Tears in Rain, Vol I: Voices from Wuhan [updated]
Many of those who tried to warn us of COVID-19 have disappeared; their words are all that's left. To honor them, the world must listen.
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In 1982’s classic science-fiction thriller Blade Runner, Harrison Ford hunts down escaped ‘Replicants’ in a future Los Angeles; replicants were AI/human cloned synthetic beings used as slave labor for off-world mining. A group of replicants revolted and fled to Earth after killing the humans overseeing their work, with the hope of experiencing ‘normal’ human life and understanding their own origins. Shortly after learning that his system was set to shut down within days, he is confronted by Ford and ultimately saves him from death, despite the carnage that led to that scene.
The brief soliloquy that followed [from Rutger Hauer, playing the replicant] is one of the most famous scenes in movie history. In it, he explains his frustrated struggle for meaning in a world that doesn’t accept his emotions as ‘real;’ the incredible experiences he’s had will die with him, as if ‘tears in rain,’ as there is no legacy through which they can be passed down to others.
There are an incredible number of lessons to learn & analogies that can be drawn with our post-modern world, but the COVID-19 pandemic has led to one that is especially tragic - and it comes from Wuhan, the epicenter of what has now killed more than 4.2 million people.
It was in Wuhan where the extent of China’s surveillance state was brutally applied, with the same intensity as the physical lock-down measures - and yet the very nature of that brutality has meant that very few records remain of what took place in Wuhan over a 4-6 month period. It’s very easy to write-off the void as a victim of vast cultural differences, but the silence that emerged from Wuhan must be viewed within its demographic context to be fully appreciated and understood.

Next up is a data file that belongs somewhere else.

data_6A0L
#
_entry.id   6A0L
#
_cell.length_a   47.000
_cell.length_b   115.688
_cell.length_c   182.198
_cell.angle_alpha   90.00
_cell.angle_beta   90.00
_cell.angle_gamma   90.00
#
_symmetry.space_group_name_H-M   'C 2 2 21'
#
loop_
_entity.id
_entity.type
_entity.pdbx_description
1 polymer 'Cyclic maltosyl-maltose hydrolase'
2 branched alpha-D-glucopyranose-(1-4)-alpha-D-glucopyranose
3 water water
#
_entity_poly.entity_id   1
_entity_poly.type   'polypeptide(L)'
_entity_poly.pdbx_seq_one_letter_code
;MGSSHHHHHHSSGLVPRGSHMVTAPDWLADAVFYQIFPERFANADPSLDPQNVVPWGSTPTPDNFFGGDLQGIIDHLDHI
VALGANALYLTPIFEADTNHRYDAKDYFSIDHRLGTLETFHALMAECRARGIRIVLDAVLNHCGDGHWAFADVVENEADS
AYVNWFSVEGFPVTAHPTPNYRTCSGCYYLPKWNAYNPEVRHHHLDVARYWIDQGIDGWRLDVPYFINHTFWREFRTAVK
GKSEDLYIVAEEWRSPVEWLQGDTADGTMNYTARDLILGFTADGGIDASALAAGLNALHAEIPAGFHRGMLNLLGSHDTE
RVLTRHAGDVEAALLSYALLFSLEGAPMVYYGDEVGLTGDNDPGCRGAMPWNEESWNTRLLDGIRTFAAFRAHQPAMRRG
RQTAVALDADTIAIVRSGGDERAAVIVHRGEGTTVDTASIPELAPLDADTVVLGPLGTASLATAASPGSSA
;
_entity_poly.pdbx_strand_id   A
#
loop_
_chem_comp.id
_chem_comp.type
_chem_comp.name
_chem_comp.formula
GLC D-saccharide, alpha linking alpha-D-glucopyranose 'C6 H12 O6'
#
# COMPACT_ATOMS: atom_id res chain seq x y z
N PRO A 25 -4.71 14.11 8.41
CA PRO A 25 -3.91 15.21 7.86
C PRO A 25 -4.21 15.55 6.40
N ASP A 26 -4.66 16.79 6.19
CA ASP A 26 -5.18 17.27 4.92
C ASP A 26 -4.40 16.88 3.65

Even though few people in the West had ever heard of Wuhan, it would be the 3rd largest city in the US, with more than 11 million people hugging the banks of the Yangtze River. Consider what the outbreak in Wuhan would look like if we simply replaced ‘Wuhan’ with ‘Los Angeles:’
A deadly outbreak begins in Los Angeles on 12/1, and by 1/1/20, 174 people are sick [but authorities wait a year before releasing the full number, and 100,000 scientific articles are written based upon a figure of 44 cases for that period.
On 12/30, Dr. Ai Fen sends out a text message [below] warning of a possible SARS case after seeing a lab confirmation [next bullet]; an optometrist [Li Wenliang] shares that text more broadly, and is punished for that action 4 days later. Li later becomes one of the first health care workers to die from COVID-19, early on 2/7.
Although a lab reports that a SARS-like coronavirus (CoV) has been found in early patients on 12/30, and a world-famous scientist [Zheng-Li Shi, or ‘Batwoman’] sequences the full virus genome on 1/2, officials do not confirm human-to-human transmission until 1/20.